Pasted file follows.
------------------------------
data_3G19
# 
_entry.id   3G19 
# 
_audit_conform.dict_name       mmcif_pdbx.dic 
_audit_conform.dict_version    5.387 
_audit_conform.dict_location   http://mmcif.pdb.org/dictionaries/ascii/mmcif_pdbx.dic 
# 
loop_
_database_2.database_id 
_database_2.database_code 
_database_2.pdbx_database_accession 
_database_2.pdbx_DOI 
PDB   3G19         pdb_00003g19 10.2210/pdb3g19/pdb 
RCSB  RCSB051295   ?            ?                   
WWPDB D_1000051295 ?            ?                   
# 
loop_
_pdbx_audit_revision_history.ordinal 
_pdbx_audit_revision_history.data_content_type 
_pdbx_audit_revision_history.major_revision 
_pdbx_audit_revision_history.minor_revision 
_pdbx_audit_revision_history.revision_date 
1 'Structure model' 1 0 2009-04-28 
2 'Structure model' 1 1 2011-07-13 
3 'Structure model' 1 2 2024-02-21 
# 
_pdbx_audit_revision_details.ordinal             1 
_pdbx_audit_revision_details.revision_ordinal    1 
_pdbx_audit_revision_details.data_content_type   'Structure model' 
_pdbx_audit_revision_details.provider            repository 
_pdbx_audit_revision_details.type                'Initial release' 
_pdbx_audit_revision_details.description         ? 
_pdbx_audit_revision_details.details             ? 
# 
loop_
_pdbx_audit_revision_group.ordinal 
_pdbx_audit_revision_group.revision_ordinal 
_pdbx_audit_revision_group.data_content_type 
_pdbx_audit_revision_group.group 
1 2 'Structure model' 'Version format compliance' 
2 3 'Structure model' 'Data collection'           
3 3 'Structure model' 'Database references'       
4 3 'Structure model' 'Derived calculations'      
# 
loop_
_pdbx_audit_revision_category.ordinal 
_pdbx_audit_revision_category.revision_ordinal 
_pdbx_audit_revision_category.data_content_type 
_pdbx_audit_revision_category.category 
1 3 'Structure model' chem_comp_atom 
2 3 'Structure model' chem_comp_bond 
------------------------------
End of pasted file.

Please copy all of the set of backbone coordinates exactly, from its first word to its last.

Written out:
data_3G19
# 
_entry.id   3G19 
# 
_audit_conform.dict_name       mmcif_pdbx.dic 
_audit_conform.dict_version    5.387 
_audit_conform.dict_location   http://mmcif.pdb.org/dictionaries/ascii/mmcif_pdbx.dic 
# 
loop_
_database_2.database_id 
_database_2.database_code 
_database_2.pdbx_database_accession 
_database_2.pdbx_DOI 
PDB   3G19         pdb_00003g19 10.2210/pdb3g19/pdb 
RCSB  RCSB051295   ?            ?                   
WWPDB D_1000051295 ?            ?                   
# 
loop_
_pdbx_audit_revision_history.ordinal 
_pdbx_audit_revision_history.data_content_type 
_pdbx_audit_revision_history.major_revision 
_pdbx_audit_revision_history.minor_revision 
_pdbx_audit_revision_history.revision_date 
1 'Structure model' 1 0 2009-04-28 
2 'Structure model' 1 1 2011-07-13 
3 'Structure model' 1 2 2024-02-21 
# 
_pdbx_audit_revision_details.ordinal             1 
_pdbx_audit_revision_details.revision_ordinal    1 
_pdbx_audit_revision_details.data_content_type   'Structure model' 
_pdbx_audit_revision_details.provider            repository 
_pdbx_audit_revision_details.type                'Initial release' 
_pdbx_audit_revision_details.description         ? 
_pdbx_audit_revision_details.details             ? 
# 
loop_
_pdbx_audit_revision_group.ordinal 
_pdbx_audit_revision_group.revision_ordinal 
_pdbx_audit_revision_group.data_content_type 
_pdbx_audit_revision_group.group 
1 2 'Structure model' 'Version format compliance' 
2 3 'Structure model' 'Data collection'           
3 3 'Structure model' 'Database references'       
4 3 'Structure model' 'Derived calculations'      
# 
loop_
_pdbx_audit_revision_category.ordinal 
_pdbx_audit_revision_category.revision_ordinal 
_pdbx_audit_revision_category.data_content_type 
_pdbx_audit_revision_category.category 
1 3 'Structure model' chem_comp_atom 
2 3 'Structure model' chem_comp_bond 